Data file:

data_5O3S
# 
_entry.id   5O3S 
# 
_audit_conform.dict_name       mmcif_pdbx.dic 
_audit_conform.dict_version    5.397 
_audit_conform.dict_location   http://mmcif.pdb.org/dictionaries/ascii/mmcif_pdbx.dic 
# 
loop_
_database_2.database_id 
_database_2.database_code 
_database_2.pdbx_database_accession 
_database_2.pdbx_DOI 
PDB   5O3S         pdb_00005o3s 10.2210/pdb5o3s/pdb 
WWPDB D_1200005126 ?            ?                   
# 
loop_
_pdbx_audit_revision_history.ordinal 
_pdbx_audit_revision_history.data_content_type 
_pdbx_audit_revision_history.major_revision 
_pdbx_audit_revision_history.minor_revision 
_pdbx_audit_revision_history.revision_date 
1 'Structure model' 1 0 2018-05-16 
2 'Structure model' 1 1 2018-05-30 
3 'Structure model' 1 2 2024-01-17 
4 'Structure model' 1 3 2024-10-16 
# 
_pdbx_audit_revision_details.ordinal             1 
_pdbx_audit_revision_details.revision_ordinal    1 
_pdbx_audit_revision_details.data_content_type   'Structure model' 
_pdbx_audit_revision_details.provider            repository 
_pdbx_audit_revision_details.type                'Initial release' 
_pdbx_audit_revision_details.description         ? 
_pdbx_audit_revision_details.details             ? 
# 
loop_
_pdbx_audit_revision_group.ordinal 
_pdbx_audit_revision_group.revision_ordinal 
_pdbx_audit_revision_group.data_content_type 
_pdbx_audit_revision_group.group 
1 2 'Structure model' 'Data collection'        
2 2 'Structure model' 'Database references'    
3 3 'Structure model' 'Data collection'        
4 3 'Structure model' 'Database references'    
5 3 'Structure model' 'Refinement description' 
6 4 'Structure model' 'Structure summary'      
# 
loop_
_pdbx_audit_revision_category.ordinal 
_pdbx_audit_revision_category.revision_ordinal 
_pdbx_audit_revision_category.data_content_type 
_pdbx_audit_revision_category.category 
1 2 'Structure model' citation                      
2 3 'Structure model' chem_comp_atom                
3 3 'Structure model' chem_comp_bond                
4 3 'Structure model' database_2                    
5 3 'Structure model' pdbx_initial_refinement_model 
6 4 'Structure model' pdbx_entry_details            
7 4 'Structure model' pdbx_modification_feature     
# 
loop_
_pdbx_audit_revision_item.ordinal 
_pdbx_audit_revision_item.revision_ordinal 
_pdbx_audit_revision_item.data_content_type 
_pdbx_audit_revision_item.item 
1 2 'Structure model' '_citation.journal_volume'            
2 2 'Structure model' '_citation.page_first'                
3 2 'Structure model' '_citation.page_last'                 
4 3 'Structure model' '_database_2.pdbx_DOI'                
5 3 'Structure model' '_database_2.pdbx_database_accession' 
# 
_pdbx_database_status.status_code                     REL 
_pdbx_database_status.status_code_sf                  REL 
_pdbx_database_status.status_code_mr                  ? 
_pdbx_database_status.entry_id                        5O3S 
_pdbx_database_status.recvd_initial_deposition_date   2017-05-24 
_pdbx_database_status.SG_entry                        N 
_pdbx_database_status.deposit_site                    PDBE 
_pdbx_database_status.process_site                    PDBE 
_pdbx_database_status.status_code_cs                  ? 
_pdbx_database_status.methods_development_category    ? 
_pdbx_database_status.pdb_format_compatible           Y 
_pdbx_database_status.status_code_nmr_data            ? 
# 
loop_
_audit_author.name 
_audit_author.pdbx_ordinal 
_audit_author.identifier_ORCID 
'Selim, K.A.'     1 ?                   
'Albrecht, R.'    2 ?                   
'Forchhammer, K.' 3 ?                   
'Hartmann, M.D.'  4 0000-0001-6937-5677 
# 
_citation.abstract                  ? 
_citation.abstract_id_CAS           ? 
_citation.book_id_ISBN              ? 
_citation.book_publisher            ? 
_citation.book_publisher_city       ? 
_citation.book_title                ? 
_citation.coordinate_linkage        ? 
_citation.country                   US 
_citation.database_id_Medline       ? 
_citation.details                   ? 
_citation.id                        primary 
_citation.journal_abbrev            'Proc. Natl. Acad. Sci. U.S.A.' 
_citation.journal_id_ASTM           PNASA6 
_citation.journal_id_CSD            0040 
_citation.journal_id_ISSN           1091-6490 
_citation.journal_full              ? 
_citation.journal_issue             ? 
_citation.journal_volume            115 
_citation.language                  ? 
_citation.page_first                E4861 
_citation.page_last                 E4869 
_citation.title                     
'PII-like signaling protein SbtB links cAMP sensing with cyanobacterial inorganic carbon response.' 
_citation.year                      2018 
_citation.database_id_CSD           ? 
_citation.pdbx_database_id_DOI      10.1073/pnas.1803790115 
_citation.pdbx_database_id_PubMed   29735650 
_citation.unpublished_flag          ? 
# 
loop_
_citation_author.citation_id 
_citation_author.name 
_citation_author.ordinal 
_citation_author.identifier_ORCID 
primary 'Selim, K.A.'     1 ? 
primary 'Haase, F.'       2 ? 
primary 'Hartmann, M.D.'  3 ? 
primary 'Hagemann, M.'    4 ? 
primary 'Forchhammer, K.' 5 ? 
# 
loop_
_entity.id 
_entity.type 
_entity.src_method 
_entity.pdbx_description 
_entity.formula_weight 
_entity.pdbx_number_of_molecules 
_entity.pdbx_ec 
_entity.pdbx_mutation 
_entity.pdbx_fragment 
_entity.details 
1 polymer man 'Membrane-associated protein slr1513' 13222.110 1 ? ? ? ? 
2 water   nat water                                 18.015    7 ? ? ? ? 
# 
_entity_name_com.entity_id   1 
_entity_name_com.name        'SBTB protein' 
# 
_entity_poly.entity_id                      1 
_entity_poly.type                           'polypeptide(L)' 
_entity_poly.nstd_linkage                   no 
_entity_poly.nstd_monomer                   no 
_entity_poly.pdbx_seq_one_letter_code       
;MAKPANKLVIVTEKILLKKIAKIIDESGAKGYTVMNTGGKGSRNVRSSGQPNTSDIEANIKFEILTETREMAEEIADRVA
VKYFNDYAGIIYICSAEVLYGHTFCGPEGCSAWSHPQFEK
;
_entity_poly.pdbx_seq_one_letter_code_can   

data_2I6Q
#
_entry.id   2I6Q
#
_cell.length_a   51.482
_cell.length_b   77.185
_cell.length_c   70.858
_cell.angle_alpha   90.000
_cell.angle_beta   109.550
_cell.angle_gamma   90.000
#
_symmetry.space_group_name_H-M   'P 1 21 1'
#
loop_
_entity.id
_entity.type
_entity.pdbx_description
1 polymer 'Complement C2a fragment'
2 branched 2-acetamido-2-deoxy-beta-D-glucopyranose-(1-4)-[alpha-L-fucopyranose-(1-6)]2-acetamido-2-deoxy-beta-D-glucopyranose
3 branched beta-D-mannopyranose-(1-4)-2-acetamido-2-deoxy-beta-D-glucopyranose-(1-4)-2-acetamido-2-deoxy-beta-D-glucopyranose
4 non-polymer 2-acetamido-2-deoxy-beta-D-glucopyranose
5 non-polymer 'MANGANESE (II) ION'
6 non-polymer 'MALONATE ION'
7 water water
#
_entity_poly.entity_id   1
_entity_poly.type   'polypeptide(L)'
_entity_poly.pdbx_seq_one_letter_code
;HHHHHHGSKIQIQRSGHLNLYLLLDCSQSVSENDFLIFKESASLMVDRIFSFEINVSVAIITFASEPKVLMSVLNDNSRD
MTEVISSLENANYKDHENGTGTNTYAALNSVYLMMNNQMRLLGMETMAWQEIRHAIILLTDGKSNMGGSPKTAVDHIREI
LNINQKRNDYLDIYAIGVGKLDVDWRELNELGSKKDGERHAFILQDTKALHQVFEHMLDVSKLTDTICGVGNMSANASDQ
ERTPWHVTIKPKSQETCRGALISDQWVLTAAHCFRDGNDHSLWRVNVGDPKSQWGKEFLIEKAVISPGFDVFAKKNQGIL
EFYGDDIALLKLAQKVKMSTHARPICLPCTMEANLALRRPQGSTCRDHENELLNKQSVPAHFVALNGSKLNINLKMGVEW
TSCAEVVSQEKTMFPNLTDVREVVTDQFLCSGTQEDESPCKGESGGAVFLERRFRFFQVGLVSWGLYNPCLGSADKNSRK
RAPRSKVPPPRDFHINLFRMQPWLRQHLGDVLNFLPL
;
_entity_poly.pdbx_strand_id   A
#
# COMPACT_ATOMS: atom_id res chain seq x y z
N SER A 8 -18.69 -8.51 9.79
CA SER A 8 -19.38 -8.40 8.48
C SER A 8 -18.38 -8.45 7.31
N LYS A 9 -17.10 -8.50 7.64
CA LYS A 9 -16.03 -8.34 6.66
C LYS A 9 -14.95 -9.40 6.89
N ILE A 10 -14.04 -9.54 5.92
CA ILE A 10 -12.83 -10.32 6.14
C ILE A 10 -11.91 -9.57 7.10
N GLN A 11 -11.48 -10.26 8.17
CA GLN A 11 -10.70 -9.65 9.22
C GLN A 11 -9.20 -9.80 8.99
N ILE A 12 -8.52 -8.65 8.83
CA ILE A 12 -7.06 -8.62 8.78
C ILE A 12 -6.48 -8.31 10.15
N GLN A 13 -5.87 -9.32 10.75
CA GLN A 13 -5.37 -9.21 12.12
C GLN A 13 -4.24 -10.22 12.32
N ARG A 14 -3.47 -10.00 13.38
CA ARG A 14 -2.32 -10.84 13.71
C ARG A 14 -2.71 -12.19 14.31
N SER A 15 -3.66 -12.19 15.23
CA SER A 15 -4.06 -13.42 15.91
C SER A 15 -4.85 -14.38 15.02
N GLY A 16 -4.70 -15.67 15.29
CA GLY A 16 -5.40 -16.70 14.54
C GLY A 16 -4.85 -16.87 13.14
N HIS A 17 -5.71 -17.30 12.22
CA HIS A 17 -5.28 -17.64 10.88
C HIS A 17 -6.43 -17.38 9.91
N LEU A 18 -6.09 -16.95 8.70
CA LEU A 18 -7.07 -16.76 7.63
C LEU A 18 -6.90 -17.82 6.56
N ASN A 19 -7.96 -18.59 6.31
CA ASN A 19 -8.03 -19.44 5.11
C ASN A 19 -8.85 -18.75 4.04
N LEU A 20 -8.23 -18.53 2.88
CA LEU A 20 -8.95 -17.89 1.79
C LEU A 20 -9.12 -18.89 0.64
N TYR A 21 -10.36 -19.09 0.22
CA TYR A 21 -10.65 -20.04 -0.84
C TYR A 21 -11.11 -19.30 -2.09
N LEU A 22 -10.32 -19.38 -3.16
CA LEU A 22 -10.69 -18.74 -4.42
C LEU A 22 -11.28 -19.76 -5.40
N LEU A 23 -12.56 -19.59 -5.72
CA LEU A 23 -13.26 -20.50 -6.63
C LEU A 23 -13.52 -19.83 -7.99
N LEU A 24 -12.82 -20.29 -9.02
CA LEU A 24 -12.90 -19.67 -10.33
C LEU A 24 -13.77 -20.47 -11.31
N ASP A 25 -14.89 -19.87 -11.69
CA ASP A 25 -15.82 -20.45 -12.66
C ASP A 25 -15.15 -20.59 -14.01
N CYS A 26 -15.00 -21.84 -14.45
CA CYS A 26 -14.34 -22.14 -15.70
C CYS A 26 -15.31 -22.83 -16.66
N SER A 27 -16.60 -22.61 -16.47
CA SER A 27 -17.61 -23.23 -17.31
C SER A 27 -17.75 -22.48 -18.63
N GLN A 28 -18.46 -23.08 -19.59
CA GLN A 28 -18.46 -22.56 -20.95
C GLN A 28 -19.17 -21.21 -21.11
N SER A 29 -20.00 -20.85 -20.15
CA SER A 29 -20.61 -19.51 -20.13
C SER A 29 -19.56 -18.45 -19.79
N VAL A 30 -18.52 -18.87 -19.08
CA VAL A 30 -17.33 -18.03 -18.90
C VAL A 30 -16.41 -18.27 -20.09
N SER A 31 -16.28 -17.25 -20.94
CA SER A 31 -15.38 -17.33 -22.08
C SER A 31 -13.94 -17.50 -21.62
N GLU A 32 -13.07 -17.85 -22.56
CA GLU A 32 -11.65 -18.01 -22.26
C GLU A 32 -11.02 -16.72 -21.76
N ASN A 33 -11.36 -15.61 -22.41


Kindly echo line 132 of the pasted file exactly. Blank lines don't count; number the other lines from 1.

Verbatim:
primary 'Forchhammer, K.' 5 ? 